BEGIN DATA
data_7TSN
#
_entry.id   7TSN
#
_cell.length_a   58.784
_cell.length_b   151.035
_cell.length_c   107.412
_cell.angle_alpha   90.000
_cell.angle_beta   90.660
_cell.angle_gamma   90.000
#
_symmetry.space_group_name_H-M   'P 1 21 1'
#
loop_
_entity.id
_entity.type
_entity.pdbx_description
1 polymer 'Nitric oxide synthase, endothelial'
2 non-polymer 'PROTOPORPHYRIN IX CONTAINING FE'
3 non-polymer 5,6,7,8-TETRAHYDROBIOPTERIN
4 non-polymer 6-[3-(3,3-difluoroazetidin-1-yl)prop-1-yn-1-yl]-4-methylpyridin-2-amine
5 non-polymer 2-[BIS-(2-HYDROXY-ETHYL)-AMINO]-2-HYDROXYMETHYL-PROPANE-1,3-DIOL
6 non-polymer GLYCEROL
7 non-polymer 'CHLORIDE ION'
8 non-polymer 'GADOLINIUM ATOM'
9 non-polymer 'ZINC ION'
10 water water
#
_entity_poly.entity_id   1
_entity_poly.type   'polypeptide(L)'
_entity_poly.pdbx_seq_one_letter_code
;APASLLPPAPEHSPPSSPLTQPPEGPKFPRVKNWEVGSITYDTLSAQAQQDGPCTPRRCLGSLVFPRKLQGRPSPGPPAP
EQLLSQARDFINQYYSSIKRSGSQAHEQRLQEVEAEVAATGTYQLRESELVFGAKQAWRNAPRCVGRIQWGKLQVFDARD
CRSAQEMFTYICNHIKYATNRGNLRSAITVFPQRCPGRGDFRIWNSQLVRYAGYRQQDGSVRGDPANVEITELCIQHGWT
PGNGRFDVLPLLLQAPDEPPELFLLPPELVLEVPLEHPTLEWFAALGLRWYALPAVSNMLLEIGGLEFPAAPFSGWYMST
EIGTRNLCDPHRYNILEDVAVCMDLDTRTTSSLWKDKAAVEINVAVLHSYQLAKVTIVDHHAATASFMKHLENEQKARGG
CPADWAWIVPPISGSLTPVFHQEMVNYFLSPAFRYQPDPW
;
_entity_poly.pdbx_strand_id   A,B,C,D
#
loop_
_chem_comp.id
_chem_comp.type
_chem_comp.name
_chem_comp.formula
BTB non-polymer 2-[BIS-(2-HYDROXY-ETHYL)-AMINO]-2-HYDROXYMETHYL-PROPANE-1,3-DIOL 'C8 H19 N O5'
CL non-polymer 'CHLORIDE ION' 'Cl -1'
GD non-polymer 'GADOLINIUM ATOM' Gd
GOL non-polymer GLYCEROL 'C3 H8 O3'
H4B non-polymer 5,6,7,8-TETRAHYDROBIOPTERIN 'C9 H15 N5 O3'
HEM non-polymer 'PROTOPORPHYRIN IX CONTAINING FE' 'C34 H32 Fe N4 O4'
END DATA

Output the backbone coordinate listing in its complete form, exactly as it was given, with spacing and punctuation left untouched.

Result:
data_7TSN
#
_entry.id   7TSN
#
_cell.length_a   58.784
_cell.length_b   151.035
_cell.length_c   107.412
_cell.angle_alpha   90.000
_cell.angle_beta   90.660
_cell.angle_gamma   90.000
#
_symmetry.space_group_name_H-M   'P 1 21 1'
#
loop_
_entity.id
_entity.type
_entity.pdbx_description
1 polymer 'Nitric oxide synthase, endothelial'
2 non-polymer 'PROTOPORPHYRIN IX CONTAINING FE'
3 non-polymer 5,6,7,8-TETRAHYDROBIOPTERIN
4 non-polymer 6-[3-(3,3-difluoroazetidin-1-yl)prop-1-yn-1-yl]-4-methylpyridin-2-amine
5 non-polymer 2-[BIS-(2-HYDROXY-ETHYL)-AMINO]-2-HYDROXYMETHYL-PROPANE-1,3-DIOL
6 non-polymer GLYCEROL
7 non-polymer 'CHLORIDE ION'
8 non-polymer 'GADOLINIUM ATOM'
9 non-polymer 'ZINC ION'
10 water water
#
_entity_poly.entity_id   1
_entity_poly.type   'polypeptide(L)'
_entity_poly.pdbx_seq_one_letter_code
;APASLLPPAPEHSPPSSPLTQPPEGPKFPRVKNWEVGSITYDTLSAQAQQDGPCTPRRCLGSLVFPRKLQGRPSPGPPAP
EQLLSQARDFINQYYSSIKRSGSQAHEQRLQEVEAEVAATGTYQLRESELVFGAKQAWRNAPRCVGRIQWGKLQVFDARD
CRSAQEMFTYICNHIKYATNRGNLRSAITVFPQRCPGRGDFRIWNSQLVRYAGYRQQDGSVRGDPANVEITELCIQHGWT
PGNGRFDVLPLLLQAPDEPPELFLLPPELVLEVPLEHPTLEWFAALGLRWYALPAVSNMLLEIGGLEFPAAPFSGWYMST
EIGTRNLCDPHRYNILEDVAVCMDLDTRTTSSLWKDKAAVEINVAVLHSYQLAKVTIVDHHAATASFMKHLENEQKARGG
CPADWAWIVPPISGSLTPVFHQEMVNYFLSPAFRYQPDPW
;
_entity_poly.pdbx_strand_id   A,B,C,D
#
loop_
_chem_comp.id
_chem_comp.type
_chem_comp.name
_chem_comp.formula
BTB non-polymer 2-[BIS-(2-HYDROXY-ETHYL)-AMINO]-2-HYDROXYMETHYL-PROPANE-1,3-DIOL 'C8 H19 N O5'
CL non-polymer 'CHLORIDE ION' 'Cl -1'
GD non-polymer 'GADOLINIUM ATOM' Gd
GOL non-polymer GLYCEROL 'C3 H8 O3'
H4B non-polymer 5,6,7,8-TETRAHYDROBIOPTERIN 'C9 H15 N5 O3'
HEM non-polymer 'PROTOPORPHYRIN IX CONTAINING FE' 'C34 H32 Fe N4 O4'